Embracing the flexible workplace
Mohammed Chahdi, Director of global human resources at Dell once said, “Work is what you do and not a place you go”.
Work flexibility has been one of the biggest trends this year. Let’s face it; the global workplace has been reshaped, with time and location no longer being barriers to finding talent.
More companies globally have embraced flexible work conditions and even locally, many employees have expressed their preference for flexible working, listing it as an additional perk in job adverts. In a recent poll we conducted at The People Practice, results showed ~75% of voters preferred the flexible option of working from home over the traditional working from the office workplace style.
The advantages are there for businesses who have embraced it: more satisfied employees, higher retention, lower overhead costs and access to a larger pool of talent globally.
For companies who may be skeptical about it, gradual and little changes can be introduced, with huge effects on your culture.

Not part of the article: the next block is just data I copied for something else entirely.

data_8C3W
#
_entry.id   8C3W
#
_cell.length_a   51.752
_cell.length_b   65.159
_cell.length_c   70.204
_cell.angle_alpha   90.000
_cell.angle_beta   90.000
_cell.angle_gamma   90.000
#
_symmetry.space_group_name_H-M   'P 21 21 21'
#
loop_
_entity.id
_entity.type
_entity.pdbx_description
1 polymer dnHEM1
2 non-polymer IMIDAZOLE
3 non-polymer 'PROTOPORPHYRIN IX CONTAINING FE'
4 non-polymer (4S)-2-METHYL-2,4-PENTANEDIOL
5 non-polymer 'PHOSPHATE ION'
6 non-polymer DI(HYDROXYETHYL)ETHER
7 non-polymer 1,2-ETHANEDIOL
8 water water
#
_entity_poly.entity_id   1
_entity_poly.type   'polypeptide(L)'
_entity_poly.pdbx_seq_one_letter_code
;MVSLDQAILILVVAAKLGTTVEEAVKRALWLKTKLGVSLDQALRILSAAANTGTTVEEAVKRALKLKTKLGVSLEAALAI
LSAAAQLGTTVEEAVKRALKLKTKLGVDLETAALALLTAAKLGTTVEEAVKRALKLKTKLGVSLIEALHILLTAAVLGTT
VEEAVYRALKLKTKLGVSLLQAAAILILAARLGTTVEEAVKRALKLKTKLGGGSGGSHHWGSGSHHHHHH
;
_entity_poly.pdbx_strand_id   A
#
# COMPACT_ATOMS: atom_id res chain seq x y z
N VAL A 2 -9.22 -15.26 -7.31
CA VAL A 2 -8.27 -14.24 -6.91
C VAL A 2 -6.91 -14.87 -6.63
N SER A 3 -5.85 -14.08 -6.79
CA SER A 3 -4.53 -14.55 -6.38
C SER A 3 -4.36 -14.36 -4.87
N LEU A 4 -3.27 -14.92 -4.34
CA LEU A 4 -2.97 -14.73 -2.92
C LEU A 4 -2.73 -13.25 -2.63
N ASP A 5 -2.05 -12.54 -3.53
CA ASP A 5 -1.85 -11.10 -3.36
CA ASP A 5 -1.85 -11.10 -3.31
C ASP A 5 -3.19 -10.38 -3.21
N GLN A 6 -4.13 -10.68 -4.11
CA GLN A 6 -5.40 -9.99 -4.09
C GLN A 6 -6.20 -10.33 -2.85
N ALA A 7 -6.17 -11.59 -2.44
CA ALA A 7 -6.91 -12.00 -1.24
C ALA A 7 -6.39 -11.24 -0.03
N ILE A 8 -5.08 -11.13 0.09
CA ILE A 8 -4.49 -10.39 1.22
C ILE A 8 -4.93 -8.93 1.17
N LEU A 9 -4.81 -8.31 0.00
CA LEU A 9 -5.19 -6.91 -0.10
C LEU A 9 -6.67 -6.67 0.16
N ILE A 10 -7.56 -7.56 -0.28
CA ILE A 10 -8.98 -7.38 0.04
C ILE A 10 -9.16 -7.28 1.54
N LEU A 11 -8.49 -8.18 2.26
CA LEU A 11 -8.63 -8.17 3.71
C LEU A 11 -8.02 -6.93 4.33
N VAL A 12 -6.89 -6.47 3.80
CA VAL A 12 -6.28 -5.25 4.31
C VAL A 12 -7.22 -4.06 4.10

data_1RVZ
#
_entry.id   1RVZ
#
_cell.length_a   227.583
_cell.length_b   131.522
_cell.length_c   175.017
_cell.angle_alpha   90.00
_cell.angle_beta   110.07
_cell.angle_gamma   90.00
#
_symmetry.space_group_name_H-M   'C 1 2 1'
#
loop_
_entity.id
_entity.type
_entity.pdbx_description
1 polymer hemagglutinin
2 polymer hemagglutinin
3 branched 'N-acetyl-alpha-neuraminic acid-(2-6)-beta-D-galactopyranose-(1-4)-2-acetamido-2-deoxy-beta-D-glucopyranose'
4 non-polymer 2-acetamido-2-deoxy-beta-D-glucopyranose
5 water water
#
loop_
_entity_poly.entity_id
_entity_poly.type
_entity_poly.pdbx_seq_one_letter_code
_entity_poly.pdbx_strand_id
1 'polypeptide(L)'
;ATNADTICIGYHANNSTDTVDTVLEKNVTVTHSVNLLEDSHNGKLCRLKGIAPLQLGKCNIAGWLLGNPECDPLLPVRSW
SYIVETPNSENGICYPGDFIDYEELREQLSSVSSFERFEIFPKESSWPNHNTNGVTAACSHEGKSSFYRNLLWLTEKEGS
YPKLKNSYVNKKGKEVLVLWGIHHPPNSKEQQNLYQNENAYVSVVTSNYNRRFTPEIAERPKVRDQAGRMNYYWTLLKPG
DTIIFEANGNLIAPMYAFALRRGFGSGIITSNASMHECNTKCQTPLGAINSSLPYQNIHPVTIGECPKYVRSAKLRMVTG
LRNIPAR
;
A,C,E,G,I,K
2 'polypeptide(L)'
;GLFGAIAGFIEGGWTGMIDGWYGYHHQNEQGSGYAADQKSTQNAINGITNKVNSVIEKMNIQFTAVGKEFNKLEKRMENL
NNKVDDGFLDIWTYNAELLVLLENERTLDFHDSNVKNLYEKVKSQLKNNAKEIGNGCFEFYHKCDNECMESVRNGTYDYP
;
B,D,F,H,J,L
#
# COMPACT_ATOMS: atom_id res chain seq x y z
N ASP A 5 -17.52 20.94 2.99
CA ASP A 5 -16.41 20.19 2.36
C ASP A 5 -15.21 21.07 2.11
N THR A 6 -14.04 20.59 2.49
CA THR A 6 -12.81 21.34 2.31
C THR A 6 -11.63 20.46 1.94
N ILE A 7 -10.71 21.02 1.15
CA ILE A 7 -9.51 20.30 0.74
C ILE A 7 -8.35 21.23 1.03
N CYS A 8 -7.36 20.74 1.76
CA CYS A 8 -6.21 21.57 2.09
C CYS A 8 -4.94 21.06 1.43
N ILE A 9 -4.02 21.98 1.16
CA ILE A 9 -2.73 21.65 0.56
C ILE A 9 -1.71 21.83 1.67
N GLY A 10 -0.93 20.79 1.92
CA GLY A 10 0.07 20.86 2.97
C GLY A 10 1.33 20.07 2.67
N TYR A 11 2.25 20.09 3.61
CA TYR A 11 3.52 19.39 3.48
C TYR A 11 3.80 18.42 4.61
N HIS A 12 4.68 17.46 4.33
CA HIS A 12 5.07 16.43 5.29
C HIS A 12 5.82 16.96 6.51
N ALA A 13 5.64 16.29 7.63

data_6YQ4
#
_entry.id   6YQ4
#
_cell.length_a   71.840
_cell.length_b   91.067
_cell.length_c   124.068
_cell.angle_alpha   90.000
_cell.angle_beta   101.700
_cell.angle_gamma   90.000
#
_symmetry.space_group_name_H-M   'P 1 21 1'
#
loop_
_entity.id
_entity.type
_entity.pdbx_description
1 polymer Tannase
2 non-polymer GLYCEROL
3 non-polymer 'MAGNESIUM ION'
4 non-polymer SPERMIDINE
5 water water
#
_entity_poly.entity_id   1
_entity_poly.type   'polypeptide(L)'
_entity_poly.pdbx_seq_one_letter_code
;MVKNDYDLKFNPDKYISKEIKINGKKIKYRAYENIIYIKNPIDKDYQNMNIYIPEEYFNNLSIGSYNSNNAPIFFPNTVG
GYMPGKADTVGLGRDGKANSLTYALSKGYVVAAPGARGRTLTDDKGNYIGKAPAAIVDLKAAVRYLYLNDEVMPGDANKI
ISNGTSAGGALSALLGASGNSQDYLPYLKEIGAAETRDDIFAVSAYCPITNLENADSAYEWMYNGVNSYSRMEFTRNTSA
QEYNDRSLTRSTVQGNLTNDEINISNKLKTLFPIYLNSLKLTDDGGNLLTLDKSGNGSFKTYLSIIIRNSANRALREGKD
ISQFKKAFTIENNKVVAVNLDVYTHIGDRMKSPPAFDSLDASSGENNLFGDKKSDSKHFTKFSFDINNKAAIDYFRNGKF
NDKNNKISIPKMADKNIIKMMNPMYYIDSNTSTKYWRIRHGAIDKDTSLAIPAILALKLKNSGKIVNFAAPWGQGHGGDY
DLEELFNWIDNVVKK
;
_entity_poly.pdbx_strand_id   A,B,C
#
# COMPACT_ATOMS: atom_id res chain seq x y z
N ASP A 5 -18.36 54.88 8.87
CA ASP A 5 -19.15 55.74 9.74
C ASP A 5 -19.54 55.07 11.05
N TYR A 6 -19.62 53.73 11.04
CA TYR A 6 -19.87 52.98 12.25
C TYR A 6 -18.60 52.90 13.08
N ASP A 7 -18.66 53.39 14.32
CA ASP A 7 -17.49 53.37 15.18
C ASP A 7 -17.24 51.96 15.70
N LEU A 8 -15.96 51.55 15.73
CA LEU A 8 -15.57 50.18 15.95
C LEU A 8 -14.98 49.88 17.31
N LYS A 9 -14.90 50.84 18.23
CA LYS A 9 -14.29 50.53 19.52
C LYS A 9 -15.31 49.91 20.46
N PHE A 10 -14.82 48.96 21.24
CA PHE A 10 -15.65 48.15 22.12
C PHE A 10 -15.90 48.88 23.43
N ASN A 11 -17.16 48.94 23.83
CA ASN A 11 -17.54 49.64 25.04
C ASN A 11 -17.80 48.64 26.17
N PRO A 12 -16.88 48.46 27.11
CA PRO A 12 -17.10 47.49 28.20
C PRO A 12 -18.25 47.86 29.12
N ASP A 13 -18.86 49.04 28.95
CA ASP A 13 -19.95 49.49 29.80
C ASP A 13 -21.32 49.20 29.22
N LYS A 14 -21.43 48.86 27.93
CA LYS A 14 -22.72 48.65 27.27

If implemented well, flexible work options can have a huge impact on employee satisfaction — and on the bottom line. Online tools and collaboration platforms have made these options possible and simple for companies to roll out.
Tools, however, are only half of the solution. To ensure that flexible working works, trust, accountability and output should remain prioritised, with employees held to the same standards. The focus for flexible working is to create an inclusive culture where each individual’s needs are being met along the way, so long as the work gets done.
As more and more companies adopt flex work, what will set companies apart is taking a thoughtful, tailored approach to flexibility. Recognizing that it’s not one-size-fits-all, aligning it closely with your culture, and listening to employee feedback will help you create a flexibility policy that actively makes the company a better place to work for everyone.
Flexibility can benefit everyone — if it is done right.